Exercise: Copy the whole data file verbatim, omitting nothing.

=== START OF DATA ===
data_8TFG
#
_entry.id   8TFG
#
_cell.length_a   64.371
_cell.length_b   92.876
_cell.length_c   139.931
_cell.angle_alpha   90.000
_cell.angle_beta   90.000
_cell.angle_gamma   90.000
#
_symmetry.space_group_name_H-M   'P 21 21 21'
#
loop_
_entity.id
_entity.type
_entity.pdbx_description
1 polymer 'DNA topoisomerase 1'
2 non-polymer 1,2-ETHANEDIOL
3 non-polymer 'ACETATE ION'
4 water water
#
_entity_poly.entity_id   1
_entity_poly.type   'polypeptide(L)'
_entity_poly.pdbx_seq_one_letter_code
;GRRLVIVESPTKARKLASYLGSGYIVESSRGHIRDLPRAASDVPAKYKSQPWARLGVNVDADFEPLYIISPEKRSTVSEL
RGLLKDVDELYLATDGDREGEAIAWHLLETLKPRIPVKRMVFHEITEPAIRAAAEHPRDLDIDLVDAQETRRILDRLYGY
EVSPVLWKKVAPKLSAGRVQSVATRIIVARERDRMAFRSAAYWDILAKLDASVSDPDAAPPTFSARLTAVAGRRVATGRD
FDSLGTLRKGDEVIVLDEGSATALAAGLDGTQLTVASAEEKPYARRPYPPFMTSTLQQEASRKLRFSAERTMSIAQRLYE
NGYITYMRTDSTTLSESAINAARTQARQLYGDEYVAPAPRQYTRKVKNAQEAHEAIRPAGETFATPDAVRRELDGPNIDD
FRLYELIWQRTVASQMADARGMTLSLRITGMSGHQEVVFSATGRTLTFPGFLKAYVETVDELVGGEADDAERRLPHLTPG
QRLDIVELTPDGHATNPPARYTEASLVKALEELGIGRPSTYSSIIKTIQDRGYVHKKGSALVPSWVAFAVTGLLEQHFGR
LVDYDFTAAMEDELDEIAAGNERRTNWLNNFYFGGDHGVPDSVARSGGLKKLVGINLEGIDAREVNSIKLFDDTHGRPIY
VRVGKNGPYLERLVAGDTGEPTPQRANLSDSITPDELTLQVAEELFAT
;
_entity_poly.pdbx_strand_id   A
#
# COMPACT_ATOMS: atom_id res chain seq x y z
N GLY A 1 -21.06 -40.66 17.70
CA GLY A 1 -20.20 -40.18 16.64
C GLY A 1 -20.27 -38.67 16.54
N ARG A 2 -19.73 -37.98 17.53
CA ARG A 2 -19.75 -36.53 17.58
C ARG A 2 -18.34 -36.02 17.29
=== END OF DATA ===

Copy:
data_8TFG
#
_entry.id   8TFG
#
_cell.length_a   64.371
_cell.length_b   92.876
_cell.length_c   139.931
_cell.angle_alpha   90.000
_cell.angle_beta   90.000
_cell.angle_gamma   90.000
#
_symmetry.space_group_name_H-M   'P 21 21 21'
#
loop_
_entity.id
_entity.type
_entity.pdbx_description
1 polymer 'DNA topoisomerase 1'
2 non-polymer 1,2-ETHANEDIOL
3 non-polymer 'ACETATE ION'
4 water water
#
_entity_poly.entity_id   1
_entity_poly.type   'polypeptide(L)'
_entity_poly.pdbx_seq_one_letter_code
;GRRLVIVESPTKARKLASYLGSGYIVESSRGHIRDLPRAASDVPAKYKSQPWARLGVNVDADFEPLYIISPEKRSTVSEL
RGLLKDVDELYLATDGDREGEAIAWHLLETLKPRIPVKRMVFHEITEPAIRAAAEHPRDLDIDLVDAQETRRILDRLYGY
EVSPVLWKKVAPKLSAGRVQSVATRIIVARERDRMAFRSAAYWDILAKLDASVSDPDAAPPTFSARLTAVAGRRVATGRD
FDSLGTLRKGDEVIVLDEGSATALAAGLDGTQLTVASAEEKPYARRPYPPFMTSTLQQEASRKLRFSAERTMSIAQRLYE
NGYITYMRTDSTTLSESAINAARTQARQLYGDEYVAPAPRQYTRKVKNAQEAHEAIRPAGETFATPDAVRRELDGPNIDD
FRLYELIWQRTVASQMADARGMTLSLRITGMSGHQEVVFSATGRTLTFPGFLKAYVETVDELVGGEADDAERRLPHLTPG
QRLDIVELTPDGHATNPPARYTEASLVKALEELGIGRPSTYSSIIKTIQDRGYVHKKGSALVPSWVAFAVTGLLEQHFGR
LVDYDFTAAMEDELDEIAAGNERRTNWLNNFYFGGDHGVPDSVARSGGLKKLVGINLEGIDAREVNSIKLFDDTHGRPIY
VRVGKNGPYLERLVAGDTGEPTPQRANLSDSITPDELTLQVAEELFAT
;
_entity_poly.pdbx_strand_id   A
#
# COMPACT_ATOMS: atom_id res chain seq x y z
N GLY A 1 -21.06 -40.66 17.70
CA GLY A 1 -20.20 -40.18 16.64
C GLY A 1 -20.27 -38.67 16.54
N ARG A 2 -19.73 -37.98 17.53
CA ARG A 2 -19.75 -36.53 17.58
C ARG A 2 -18.34 -36.02 17.29